Daniel L. Schafer. Thunder on the River: The Civil War in Northeast Florida. Gainesville: University Press of Florida, 2010. 352 pp. Illustrations, maps. $29.95 (cloth), ISBN 978-0-8130-3419-5.
Reviewed by Lawrence Babits (East Carolina University)
Published on H-CivWar (September, 2010)
Commissioned by Martin P. Johnson
Thunder in Florida
This useful text is a new manuscript that describes Jacksonville, Florida during the Civil War. It is well researched and provides numerous vignettes of the city and its people during the war. The first two chapters set the stage for the Civil War in Jacksonville and presents many characters in their prewar roles. It may be surprising to some that so many Jacksonville residents were from Northern states and supported the South once secession occurred. Others tried to mask Union leanings but eventually left under pressure.
Shortly after the war started, a sudden Union attack against Fernandina opened the doors to Jacksonville. The poorly sited, unfinished Confederate defenses provided little opposition to invaders who promptly began the first of four occupations. This initial occupation was not authorized, as there no plans to do more than show the flag. When the Federals arrived on March 12, 1862, many fled; those who stayed faced the variety of travails other Southern towns would experience. The Federals also explored well up the river, looking for contraband and vessels.
Federal troops left early in April but continued river patrols, initiating a series of shifting occupations dependent on military activity in the surrounding country. A second occupation lasted only a week before the Yankees retired to the coast, although they still retained control of the river. Runaway slaves took full advantage of the Union presence to escape down the river in small boats or aboard gunboats.
When the Federals returned for their third occupation on March 10, 1863, many invaders were black soldiers from the 1st South Carolina Loyal Volunteers and another unit that would soon become the 2nd South Carolina. Both regiments were led by white officers and served in conjunction with other Northern regiments. Upon seeing black soldiers, Jacksonville residents had mixed emotions, to say the least. Of interest is the comment that some rebellious whites would rather be occupied by former slaves than Northern whites because they knew them as good men (p. 149). By April 1863, the Federals had left again, an event accompanied with considerable arson.
A year later, the Federal Army returned for good, immediately set up garrisons at selected river towns, and braced to hold the St. John’s River basin against an expected counter attack. When the Confederates were successful at Olustee, Union reinforcements were rushed toward Jacksonville and other garrisons. The main route was via the St. John’s River where the Confederate’s had emplaced mines that sank several ships, including the Maple Leaf, a transport rented to the Union Army. As fast as the Federals removed the torpedoes, the Confederates placed more, hence the book’s title.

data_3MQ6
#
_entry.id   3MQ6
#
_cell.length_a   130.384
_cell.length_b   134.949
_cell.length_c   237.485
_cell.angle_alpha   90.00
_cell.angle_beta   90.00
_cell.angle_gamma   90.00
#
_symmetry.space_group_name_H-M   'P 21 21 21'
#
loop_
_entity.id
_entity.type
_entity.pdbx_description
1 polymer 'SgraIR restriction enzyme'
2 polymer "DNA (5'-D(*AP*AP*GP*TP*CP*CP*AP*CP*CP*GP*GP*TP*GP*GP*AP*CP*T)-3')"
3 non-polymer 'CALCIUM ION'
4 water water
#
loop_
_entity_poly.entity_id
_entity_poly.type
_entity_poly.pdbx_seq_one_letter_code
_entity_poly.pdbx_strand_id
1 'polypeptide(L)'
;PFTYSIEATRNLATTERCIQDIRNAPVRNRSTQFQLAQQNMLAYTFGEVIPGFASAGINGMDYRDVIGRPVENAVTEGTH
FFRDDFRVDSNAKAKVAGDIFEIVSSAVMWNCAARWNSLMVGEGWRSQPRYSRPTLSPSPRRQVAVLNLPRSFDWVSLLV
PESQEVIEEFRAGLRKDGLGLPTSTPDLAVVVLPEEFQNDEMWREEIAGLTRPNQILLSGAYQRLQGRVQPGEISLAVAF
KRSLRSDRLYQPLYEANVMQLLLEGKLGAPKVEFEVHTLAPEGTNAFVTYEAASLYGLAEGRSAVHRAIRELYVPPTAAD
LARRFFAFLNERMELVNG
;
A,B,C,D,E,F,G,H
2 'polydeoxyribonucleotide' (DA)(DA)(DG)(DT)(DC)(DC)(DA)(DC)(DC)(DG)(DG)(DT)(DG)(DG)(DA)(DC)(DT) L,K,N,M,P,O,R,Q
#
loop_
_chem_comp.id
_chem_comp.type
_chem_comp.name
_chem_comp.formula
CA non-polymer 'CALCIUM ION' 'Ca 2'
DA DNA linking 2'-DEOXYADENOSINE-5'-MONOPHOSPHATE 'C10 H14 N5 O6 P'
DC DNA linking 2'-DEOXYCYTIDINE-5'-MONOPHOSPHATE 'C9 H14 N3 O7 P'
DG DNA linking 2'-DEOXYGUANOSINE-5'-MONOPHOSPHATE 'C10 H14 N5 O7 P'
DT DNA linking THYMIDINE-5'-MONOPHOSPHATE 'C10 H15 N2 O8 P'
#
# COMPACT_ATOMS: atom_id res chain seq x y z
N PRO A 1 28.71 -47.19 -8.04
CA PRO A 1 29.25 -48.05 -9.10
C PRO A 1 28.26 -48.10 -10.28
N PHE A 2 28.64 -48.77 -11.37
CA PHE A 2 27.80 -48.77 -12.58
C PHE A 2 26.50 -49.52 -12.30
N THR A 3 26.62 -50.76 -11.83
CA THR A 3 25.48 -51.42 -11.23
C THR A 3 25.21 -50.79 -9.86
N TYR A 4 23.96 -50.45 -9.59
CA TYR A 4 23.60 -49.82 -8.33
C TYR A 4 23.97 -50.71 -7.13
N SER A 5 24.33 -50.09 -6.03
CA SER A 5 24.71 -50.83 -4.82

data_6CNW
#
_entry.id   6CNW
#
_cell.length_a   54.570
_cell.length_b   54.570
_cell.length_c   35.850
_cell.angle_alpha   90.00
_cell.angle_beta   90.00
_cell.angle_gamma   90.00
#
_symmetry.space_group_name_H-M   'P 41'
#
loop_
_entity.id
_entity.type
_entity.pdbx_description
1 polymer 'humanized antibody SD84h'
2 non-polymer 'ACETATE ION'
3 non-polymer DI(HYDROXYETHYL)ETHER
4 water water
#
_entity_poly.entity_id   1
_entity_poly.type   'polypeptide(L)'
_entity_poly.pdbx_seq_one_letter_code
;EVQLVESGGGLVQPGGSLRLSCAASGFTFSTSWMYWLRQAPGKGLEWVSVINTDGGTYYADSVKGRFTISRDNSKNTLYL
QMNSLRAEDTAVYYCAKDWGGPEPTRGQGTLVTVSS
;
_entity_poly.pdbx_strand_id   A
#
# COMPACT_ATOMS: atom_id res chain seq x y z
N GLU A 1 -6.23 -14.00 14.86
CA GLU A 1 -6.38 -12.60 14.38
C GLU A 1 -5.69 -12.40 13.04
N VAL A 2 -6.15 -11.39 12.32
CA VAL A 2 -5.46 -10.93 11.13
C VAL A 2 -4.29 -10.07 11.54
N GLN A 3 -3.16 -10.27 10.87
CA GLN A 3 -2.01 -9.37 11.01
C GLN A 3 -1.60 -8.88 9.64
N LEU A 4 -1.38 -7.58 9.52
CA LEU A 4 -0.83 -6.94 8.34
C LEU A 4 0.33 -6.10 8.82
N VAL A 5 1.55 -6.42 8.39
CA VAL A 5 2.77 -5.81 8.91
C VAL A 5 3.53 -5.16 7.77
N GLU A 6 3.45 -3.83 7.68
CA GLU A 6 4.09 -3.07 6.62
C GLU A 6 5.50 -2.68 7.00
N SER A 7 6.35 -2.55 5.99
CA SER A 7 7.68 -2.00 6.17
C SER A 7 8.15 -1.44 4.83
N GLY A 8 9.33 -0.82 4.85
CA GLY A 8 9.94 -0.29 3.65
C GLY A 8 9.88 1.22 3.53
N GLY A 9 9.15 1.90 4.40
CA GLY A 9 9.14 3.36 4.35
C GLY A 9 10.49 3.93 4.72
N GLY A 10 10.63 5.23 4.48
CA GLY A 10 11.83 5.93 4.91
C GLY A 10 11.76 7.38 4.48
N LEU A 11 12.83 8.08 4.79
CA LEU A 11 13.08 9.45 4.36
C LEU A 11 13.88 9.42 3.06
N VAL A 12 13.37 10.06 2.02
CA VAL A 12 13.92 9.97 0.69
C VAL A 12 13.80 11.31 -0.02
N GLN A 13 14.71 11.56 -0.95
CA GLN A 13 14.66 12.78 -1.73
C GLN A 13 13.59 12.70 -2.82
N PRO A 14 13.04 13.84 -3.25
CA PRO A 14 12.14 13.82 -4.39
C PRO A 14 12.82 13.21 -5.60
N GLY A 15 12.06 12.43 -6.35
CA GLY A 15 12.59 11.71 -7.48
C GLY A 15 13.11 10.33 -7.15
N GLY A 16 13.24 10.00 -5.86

As both sides came and went, refugees grew more numerous and many buildings were burned. A full chapter is devoted to the Northern exodus. Like most refugees, these folk politically agitated for a strong Union military return to retake the town permanently. More importantly, the chapter on the Union exiles addresses military units composed of runaway slaves who took up arms to fight against the South. Two later chapters detail life for whites and blacks who remained in Jacksonville during the war. Throughout the text, there are references to what Floridians were doing outside Jacksonville. These comments provide a good picture of how the defenders of a neglected theater tried to fight their war against overwhelming resources. During and after the war, Union supplies were used to feed local residents, both black and white. Some Northern commentary about feeding freed slaves sounds far more Southern in tone than expected. Reconstruction did not proceed as well as expected and its problems are discussed in some detail
The bibliography is extensive and represents the work of number students supported by grants. Schafer’s blending of student research into his work represents the reality of a teaching academic interested in his students. A better map showing Union and Confederate military operations would have been helpful. The illustrations amplify the text in many cases, providing visual references to participants. Those showing the Federal occupation are even more relevant because they show Jacksonville as a town living under an army’s domination. This book would serve well as a supplementary text in courses on the Civil War and Old South.
If there is additional discussion of this review, you may access it through the list discussion logs at: http://h-net.msu.edu/cgi-bin/logbrowse.pl.
Lawrence Babits. Review of Schafer, Daniel L., Thunder on the River: The Civil War in Northeast Florida.
H-CivWar, H-Net Reviews.
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